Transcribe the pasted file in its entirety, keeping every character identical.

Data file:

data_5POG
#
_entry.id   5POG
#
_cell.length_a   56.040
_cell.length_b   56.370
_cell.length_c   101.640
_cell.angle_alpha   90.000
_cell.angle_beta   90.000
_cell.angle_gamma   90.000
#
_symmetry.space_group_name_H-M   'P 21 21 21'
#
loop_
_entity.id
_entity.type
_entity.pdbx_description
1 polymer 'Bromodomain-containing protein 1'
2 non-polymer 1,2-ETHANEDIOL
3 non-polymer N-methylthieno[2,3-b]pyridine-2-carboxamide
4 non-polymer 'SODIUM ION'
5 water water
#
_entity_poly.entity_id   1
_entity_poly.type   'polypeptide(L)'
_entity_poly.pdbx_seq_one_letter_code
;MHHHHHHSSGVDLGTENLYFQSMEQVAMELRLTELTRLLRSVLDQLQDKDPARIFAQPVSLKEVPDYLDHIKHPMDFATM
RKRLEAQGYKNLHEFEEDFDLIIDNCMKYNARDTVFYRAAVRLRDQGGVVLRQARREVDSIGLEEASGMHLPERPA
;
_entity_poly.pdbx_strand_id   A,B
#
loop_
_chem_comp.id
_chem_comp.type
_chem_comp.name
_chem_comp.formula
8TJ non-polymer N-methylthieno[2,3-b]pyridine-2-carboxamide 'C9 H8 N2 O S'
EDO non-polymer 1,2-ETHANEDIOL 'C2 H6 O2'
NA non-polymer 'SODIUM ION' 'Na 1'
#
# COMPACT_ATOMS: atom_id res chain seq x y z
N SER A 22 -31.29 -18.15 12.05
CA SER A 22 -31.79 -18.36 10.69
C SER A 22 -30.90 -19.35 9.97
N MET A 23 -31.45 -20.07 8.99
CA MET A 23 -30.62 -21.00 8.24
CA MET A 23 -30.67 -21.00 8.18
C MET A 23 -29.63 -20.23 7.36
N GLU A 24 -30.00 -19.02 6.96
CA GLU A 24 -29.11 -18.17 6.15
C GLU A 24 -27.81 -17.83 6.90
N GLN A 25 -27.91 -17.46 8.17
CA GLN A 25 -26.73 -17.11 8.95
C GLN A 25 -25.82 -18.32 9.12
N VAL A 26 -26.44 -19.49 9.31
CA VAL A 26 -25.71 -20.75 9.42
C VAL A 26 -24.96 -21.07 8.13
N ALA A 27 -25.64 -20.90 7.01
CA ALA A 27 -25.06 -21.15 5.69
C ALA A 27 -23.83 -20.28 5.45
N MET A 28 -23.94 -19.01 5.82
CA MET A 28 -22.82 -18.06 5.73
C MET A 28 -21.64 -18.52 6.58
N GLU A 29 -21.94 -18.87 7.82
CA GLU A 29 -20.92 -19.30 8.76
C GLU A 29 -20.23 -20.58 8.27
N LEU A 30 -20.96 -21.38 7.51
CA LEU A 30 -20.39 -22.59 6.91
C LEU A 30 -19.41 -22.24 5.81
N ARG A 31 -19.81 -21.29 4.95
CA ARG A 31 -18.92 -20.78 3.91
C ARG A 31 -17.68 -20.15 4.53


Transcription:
data_5POG
#
_entry.id   5POG
#
_cell.length_a   56.040
_cell.length_b   56.370
_cell.length_c   101.640
_cell.angle_alpha   90.000
_cell.angle_beta   90.000
_cell.angle_gamma   90.000
#
_symmetry.space_group_name_H-M   'P 21 21 21'
#
loop_
_entity.id
_entity.type
_entity.pdbx_description
1 polymer 'Bromodomain-containing protein 1'
2 non-polymer 1,2-ETHANEDIOL
3 non-polymer N-methylthieno[2,3-b]pyridine-2-carboxamide
4 non-polymer 'SODIUM ION'
5 water water
#
_entity_poly.entity_id   1
_entity_poly.type   'polypeptide(L)'
_entity_poly.pdbx_seq_one_letter_code
;MHHHHHHSSGVDLGTENLYFQSMEQVAMELRLTELTRLLRSVLDQLQDKDPARIFAQPVSLKEVPDYLDHIKHPMDFATM
RKRLEAQGYKNLHEFEEDFDLIIDNCMKYNARDTVFYRAAVRLRDQGGVVLRQARREVDSIGLEEASGMHLPERPA
;
_entity_poly.pdbx_strand_id   A,B
#
loop_
_chem_comp.id
_chem_comp.type
_chem_comp.name
_chem_comp.formula
8TJ non-polymer N-methylthieno[2,3-b]pyridine-2-carboxamide 'C9 H8 N2 O S'
EDO non-polymer 1,2-ETHANEDIOL 'C2 H6 O2'
NA non-polymer 'SODIUM ION' 'Na 1'
#
# COMPACT_ATOMS: atom_id res chain seq x y z
N SER A 22 -31.29 -18.15 12.05
CA SER A 22 -31.79 -18.36 10.69
C SER A 22 -30.90 -19.35 9.97
N MET A 23 -31.45 -20.07 8.99
CA MET A 23 -30.62 -21.00 8.24
CA MET A 23 -30.67 -21.00 8.18
C MET A 23 -29.63 -20.23 7.36
N GLU A 24 -30.00 -19.02 6.96
CA GLU A 24 -29.11 -18.17 6.15
C GLU A 24 -27.81 -17.83 6.90
N GLN A 25 -27.91 -17.46 8.17
CA GLN A 25 -26.73 -17.11 8.95
C GLN A 25 -25.82 -18.32 9.12
N VAL A 26 -26.44 -19.49 9.31
CA VAL A 26 -25.71 -20.75 9.42
C VAL A 26 -24.96 -21.07 8.13
N ALA A 27 -25.64 -20.90 7.01
CA ALA A 27 -25.06 -21.15 5.69
C ALA A 27 -23.83 -20.28 5.45
N MET A 28 -23.94 -19.01 5.82
CA MET A 28 -22.82 -18.06 5.73
C MET A 28 -21.64 -18.52 6.58
N GLU A 29 -21.94 -18.87 7.82
CA GLU A 29 -20.92 -19.30 8.76
C GLU A 29 -20.23 -20.58 8.27
N LEU A 30 -20.96 -21.38 7.51
CA LEU A 30 -20.39 -22.59 6.91
C LEU A 30 -19.41 -22.24 5.81
N ARG A 31 -19.81 -21.29 4.95
CA ARG A 31 -18.92 -20.78 3.91
C ARG A 31 -17.68 -20.15 4.53